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Illinois Basketball 2018-19 Roster Preview: Super Sophomores

The best thing about freshmen is that they turn into sophomores.

Illini Basketball Twitter | @IlliniMBB

The Sophomores. Somehow there are only two left.

Tent Frazier and Da’Monte Williams are the only players left from Brad Underwood’s first class, and both players committed and signed while John Groce was still the head man. All of the Underwood signees have left the program. Mark Smith transferred to Mizzou, Greg Eboigbodin transferred to Northeastern, and Matic Vesel is... well... no one exactly knows whatever happened to Matic, but he’s no longer on scholarship at Illinois.

There are always going to be transfers, but ideally, you want to retain 80% — not 40% — of your recruiting class. It will be crucial for Underwood to retain and develop the current freshman class.

Thankfully for Illini fans, the two guys who stayed have a chance to develop into really special talents.

Trent Frazier

He’s only been here one season, but I feel like Trent doesn’t need much of an introduction. After one season he has become the face of Illinois basketball. Frazier brought a jolt of electricity to the lineup as a freshman and instantly became the fan favorite.

Frazier earned All-Big Ten Freshman Team honors after averaging 12.5 points, 2 rebounds and 3 assists per game. Those marks left him as the second leading scorer and second leading assist man on last year’s team. He also led the team in minutes played, 3-point makes and attempts, steals and turnovers — all as a true freshman.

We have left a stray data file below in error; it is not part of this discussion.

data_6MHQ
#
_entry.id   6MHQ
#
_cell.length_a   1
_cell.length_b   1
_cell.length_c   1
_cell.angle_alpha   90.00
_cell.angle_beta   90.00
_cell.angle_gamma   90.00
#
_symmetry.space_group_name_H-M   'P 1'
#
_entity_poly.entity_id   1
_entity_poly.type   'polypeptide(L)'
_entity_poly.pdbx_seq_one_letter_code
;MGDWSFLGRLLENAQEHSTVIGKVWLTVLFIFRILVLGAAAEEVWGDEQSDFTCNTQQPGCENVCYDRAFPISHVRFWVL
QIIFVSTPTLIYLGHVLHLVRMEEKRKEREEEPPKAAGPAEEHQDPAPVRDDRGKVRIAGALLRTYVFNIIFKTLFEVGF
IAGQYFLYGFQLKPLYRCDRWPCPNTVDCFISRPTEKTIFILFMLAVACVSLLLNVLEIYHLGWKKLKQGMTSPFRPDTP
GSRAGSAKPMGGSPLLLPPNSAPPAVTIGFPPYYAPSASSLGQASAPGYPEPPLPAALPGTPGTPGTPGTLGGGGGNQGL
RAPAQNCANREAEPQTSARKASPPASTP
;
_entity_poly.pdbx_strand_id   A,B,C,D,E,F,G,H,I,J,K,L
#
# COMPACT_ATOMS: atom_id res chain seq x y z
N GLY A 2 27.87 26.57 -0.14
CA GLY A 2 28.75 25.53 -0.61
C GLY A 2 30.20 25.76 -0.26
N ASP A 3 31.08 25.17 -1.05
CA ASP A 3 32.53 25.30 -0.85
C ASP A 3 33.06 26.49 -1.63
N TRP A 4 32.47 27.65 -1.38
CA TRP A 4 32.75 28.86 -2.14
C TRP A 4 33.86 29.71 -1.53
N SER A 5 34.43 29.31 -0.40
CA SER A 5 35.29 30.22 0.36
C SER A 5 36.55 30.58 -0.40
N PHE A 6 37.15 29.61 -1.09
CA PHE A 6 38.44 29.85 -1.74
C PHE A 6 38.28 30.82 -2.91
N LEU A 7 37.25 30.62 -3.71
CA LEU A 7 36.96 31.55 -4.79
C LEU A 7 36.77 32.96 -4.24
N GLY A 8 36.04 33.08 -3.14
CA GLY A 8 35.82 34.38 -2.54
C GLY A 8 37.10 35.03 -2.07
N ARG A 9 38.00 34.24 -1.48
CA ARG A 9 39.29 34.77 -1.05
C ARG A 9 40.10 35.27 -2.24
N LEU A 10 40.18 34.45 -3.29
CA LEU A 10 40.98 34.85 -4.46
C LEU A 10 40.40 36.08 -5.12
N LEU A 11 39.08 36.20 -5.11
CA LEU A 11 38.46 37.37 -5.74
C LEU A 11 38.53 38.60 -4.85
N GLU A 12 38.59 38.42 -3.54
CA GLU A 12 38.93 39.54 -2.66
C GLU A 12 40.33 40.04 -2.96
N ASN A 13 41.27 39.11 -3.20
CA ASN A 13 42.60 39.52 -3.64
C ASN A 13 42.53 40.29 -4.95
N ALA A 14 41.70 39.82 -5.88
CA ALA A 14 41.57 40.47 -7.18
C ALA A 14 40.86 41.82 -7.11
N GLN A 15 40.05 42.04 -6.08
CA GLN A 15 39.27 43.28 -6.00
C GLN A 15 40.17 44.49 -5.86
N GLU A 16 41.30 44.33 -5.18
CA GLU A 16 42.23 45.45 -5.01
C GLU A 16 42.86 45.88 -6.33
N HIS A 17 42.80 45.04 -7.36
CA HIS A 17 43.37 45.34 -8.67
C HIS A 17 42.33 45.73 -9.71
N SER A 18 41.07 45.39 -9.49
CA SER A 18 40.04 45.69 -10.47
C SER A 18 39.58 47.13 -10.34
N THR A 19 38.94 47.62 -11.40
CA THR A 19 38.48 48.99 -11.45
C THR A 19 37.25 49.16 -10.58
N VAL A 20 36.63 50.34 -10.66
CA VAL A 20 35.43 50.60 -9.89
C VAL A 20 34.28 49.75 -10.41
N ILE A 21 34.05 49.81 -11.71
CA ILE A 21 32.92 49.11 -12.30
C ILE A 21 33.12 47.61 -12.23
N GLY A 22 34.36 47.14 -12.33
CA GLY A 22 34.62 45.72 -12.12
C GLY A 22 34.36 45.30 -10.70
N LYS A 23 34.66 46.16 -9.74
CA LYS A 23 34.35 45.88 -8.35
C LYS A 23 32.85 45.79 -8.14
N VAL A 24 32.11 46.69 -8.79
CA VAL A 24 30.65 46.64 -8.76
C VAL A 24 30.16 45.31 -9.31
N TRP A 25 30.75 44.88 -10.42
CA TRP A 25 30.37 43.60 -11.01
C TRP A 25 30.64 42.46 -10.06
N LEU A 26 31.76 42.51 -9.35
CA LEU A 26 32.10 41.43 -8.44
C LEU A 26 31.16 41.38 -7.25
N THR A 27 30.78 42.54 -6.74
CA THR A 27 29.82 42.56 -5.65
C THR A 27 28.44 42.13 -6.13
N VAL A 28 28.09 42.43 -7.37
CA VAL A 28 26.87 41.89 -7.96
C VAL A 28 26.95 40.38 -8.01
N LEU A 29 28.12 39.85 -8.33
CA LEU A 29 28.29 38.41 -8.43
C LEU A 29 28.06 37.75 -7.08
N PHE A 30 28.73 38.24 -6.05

The Florida native was asked to carry the load offensively for the Illini once conference season began. So while his shooting numbers don’t appear the most efficient, it’s important to remember he was asked to take almost every high-leverage shot. Frazier shot 40% from the field, 35% from three and 64% from the line. The free throw percentage has to be much better, hopefully up near 75-80%. His FG% should also improve with a deeper backcourt and more high percentage looks.

The next step for Frazier is finishing inside the arc. The ability to hit floaters over bigger guards and wings and absorb contact from bigs at the rim will allow him to become a truly elite college scorer.

Expectations: Frazier has to be the star on this team. He did it last year as a true freshman, so he certainly has the confidence and personality to carry that load, but the team needs even more this year. Frazier will probably play 30 minutes per game and will need to lead this team in scoring and average at least 16-17 points per game. Keeping his assists (3 per game) and steals (2 per game) at a similar level while shrinking his number, ideally closer to one per contest, will be a great step.

Frazier will still have the ball in his hands a ton, but Andres Feliz and Ayo Dosunmu are very capable ballhandlers who will be able to initiate offense and make plays for others. It won’t all be on Frazier’s shoulders this season. Frazier will play a little more off-guard on offense and will have to become a consistent catch-and-shoot guy in addition to his already impressive shooting ability off-the-dribble.

On defense, Frazier just needs to keep playing with the same energy he did last year. Williams, Frazier and Feliz are all above-average defenders with good size, which will allow Frazier to guard the other team’s worst player and save some energy for the offensive end.